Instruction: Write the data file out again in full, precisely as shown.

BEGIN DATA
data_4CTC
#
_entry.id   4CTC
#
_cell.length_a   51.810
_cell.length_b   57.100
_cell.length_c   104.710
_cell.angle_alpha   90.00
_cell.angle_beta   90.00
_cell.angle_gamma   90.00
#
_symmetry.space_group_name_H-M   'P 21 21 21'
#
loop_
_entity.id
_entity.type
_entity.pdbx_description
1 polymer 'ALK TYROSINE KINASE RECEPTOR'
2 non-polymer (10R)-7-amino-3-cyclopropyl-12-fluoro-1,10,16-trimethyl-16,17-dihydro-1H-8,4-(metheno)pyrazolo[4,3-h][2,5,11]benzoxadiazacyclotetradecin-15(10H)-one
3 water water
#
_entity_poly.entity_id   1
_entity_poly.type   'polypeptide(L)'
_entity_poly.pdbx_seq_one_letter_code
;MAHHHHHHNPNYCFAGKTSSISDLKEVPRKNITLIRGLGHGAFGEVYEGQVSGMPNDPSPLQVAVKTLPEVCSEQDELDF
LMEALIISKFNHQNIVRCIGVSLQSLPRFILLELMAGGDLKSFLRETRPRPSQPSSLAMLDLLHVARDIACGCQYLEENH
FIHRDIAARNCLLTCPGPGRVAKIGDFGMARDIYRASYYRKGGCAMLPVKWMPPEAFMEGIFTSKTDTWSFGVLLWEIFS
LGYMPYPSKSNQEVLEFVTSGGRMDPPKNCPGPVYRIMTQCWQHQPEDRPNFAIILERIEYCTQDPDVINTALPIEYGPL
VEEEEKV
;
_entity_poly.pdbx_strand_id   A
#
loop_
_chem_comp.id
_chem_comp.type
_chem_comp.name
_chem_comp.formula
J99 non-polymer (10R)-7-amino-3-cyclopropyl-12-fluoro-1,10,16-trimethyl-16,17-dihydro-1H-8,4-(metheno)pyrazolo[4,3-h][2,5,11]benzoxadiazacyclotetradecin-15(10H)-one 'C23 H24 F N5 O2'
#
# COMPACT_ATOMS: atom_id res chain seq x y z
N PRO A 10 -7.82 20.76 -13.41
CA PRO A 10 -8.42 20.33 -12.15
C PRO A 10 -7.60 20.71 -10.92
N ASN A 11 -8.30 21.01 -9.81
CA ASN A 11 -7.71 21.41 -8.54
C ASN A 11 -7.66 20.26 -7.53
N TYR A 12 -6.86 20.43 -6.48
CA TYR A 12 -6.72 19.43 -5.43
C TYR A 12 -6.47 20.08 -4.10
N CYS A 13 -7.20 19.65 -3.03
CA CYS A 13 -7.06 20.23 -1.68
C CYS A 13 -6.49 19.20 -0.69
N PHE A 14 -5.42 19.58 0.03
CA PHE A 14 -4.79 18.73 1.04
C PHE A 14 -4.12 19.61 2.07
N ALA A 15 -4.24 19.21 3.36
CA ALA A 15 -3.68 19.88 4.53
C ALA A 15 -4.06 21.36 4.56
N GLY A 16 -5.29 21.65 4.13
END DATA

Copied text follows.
data_4CTC
#
_entry.id   4CTC
#
_cell.length_a   51.810
_cell.length_b   57.100
_cell.length_c   104.710
_cell.angle_alpha   90.00
_cell.angle_beta   90.00
_cell.angle_gamma   90.00
#
_symmetry.space_group_name_H-M   'P 21 21 21'
#
loop_
_entity.id
_entity.type
_entity.pdbx_description
1 polymer 'ALK TYROSINE KINASE RECEPTOR'
2 non-polymer (10R)-7-amino-3-cyclopropyl-12-fluoro-1,10,16-trimethyl-16,17-dihydro-1H-8,4-(metheno)pyrazolo[4,3-h][2,5,11]benzoxadiazacyclotetradecin-15(10H)-one
3 water water
#
_entity_poly.entity_id   1
_entity_poly.type   'polypeptide(L)'
_entity_poly.pdbx_seq_one_letter_code
;MAHHHHHHNPNYCFAGKTSSISDLKEVPRKNITLIRGLGHGAFGEVYEGQVSGMPNDPSPLQVAVKTLPEVCSEQDELDF
LMEALIISKFNHQNIVRCIGVSLQSLPRFILLELMAGGDLKSFLRETRPRPSQPSSLAMLDLLHVARDIACGCQYLEENH
FIHRDIAARNCLLTCPGPGRVAKIGDFGMARDIYRASYYRKGGCAMLPVKWMPPEAFMEGIFTSKTDTWSFGVLLWEIFS
LGYMPYPSKSNQEVLEFVTSGGRMDPPKNCPGPVYRIMTQCWQHQPEDRPNFAIILERIEYCTQDPDVINTALPIEYGPL
VEEEEKV
;
_entity_poly.pdbx_strand_id   A
#
loop_
_chem_comp.id
_chem_comp.type
_chem_comp.name
_chem_comp.formula
J99 non-polymer (10R)-7-amino-3-cyclopropyl-12-fluoro-1,10,16-trimethyl-16,17-dihydro-1H-8,4-(metheno)pyrazolo[4,3-h][2,5,11]benzoxadiazacyclotetradecin-15(10H)-one 'C23 H24 F N5 O2'
#
# COMPACT_ATOMS: atom_id res chain seq x y z
N PRO A 10 -7.82 20.76 -13.41
CA PRO A 10 -8.42 20.33 -12.15
C PRO A 10 -7.60 20.71 -10.92
N ASN A 11 -8.30 21.01 -9.81
CA ASN A 11 -7.71 21.41 -8.54
C ASN A 11 -7.66 20.26 -7.53
N TYR A 12 -6.86 20.43 -6.48
CA TYR A 12 -6.72 19.43 -5.43
C TYR A 12 -6.47 20.08 -4.10
N CYS A 13 -7.20 19.65 -3.03
CA CYS A 13 -7.06 20.23 -1.68
C CYS A 13 -6.49 19.20 -0.69
N PHE A 14 -5.42 19.58 0.03
CA PHE A 14 -4.79 18.73 1.04
C PHE A 14 -4.12 19.61 2.07
N ALA A 15 -4.24 19.21 3.36
CA ALA A 15 -3.68 19.88 4.53
C ALA A 15 -4.06 21.36 4.56
N GLY A 16 -5.29 21.65 4.13